For this method, we recommended a horizontally cut watermelon, as it will give you longer sticks. 

Take your sliced watermelon, and place it flat, fruit-side down on the cutting board. Pick a direction, and with your knife, cut the half into one-inch wide strips. Make sure to keep your watermelon together.


When you are finished, switch directions and cut the watermelon into one-inch strips again. 

This will create a grid-like pattern and give you perfect watermelon sticks.

Cutting watermelon into cubes

For this method, we recommend starting with a vertically cut watermelon. Stand your watermelon up, with the large flat side down, creating a dome.

Holding the watermelon with one hand, take your sharp knife, and gently trim off the outer layer of the watermelon. The goal here is to remove as much of the white pith and rind as possible, leaving only the juicy red fruit inside.


Now, cut your watermelon into slices approximately one inch thick.

Stack a few of the slices on the cutting board with the largest flat side down, placing the others on the side. Cut these into strips roughly one inch thick.

Now, cut the strips in the opposite direction, cutting one inch thick and creating a grid pattern. Transfer your cubed watermelon to a clean bowl, and repeat the process with the remainder of the watermelon.

Cutting watermelon into triangles

For this method, we recommend starting with a vertically cut watermelon. This will give you the best starting point.

Take your watermelon half cut vertically, and cut it in half again lengthwise. This will create two long, thin pieces of watermelon. If you prefer big triangles, leave your watermelon at this point.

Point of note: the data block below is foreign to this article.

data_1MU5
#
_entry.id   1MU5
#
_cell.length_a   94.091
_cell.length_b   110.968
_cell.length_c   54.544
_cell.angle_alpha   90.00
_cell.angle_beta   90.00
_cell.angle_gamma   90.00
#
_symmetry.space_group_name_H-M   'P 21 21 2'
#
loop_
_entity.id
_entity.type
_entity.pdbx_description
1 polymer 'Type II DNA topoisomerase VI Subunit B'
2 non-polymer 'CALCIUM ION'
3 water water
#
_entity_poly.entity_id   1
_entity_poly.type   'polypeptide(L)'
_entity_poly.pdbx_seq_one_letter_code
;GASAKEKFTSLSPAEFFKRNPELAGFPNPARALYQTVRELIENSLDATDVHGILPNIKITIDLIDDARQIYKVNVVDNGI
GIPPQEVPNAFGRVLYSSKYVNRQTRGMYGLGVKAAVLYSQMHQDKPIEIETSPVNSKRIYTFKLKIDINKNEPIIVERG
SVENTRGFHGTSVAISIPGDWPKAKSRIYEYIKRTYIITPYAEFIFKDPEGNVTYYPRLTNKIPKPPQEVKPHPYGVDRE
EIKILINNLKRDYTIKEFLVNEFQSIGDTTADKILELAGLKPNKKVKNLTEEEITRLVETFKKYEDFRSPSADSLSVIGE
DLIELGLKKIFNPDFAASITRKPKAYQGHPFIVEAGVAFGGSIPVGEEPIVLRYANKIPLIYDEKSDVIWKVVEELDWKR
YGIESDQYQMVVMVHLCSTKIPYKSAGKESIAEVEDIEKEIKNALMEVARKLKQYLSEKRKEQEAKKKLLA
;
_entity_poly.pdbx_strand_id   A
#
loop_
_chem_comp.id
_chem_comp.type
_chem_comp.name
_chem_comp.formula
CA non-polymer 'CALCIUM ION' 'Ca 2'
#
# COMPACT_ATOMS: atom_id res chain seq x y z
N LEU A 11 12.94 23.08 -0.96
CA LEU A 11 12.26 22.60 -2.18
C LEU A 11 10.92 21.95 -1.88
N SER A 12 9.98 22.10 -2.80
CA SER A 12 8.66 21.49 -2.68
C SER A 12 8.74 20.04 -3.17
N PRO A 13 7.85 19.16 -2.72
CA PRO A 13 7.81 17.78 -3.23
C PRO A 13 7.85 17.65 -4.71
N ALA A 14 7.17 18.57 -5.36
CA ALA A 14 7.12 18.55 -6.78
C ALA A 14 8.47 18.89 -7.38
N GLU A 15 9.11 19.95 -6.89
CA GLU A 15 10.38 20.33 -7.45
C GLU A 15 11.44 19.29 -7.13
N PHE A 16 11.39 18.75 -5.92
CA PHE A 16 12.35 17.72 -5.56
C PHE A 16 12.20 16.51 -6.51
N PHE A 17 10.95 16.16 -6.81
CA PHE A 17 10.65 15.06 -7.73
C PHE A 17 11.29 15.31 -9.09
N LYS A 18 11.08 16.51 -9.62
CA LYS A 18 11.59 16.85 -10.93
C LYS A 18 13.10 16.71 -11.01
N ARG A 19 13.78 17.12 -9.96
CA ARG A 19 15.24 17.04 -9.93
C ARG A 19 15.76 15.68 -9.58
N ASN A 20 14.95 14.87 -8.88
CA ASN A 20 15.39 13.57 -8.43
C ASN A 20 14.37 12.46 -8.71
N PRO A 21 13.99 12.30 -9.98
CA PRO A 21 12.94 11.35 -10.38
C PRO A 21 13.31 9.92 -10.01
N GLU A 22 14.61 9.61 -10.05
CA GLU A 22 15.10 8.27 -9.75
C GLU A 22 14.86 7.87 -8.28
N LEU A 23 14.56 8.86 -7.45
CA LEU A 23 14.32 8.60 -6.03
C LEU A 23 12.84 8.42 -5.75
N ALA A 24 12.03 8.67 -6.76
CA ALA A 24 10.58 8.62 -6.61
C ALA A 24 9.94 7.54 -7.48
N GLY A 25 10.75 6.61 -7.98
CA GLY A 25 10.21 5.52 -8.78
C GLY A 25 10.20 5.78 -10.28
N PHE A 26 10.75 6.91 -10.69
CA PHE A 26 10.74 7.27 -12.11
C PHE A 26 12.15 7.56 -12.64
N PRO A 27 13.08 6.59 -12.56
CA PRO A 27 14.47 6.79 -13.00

If you want slightly smaller triangles, cut your watermelon half lengthwise again.

Then, take a length of watermelon and slice it into one-inch pieces. Repeat for the remainder of the watermelon.

How long watermelon lasts

One of the nice things about watermelons is that they can last a long time. Before being cut, a watermelon can survive on the counter for 7-10 days. If placed whole into the fridge, this number goes even higher, up to four weeks.


However, given how bulky a whole watermelon is, we can see why you may not want to store it in your fridge for close to a month. Once you have peeled or cut open your watermelon, the timeframe does go down. A sliced watermelon must be stored in the refrigerator and is only good for about four days.

Watermelon can also be frozen but keep in mind that freezing watermelon can cause the fruit to lose its crisp bite, making it soft and a little mushy. However, in the freezer, watermelon can last for up to six months.

How to store watermelon

The easiest way to store watermelon is simply to do nothing to it. Do not cut it, or peel it, or anything. However, if you find yourself with some prepped watermelon you are not going to eat immediately, don't worry. It is not hard to store watermelon.


To store in the refrigerator, place the watermelon in an airtight container or cover it with plastic to create an air-tight seal. If placing it in the freezer, start by freezing pieces on a parchment paper-lined baking tray. Once the pieces are frozen, transfer them to a sealed freezer-safe bag.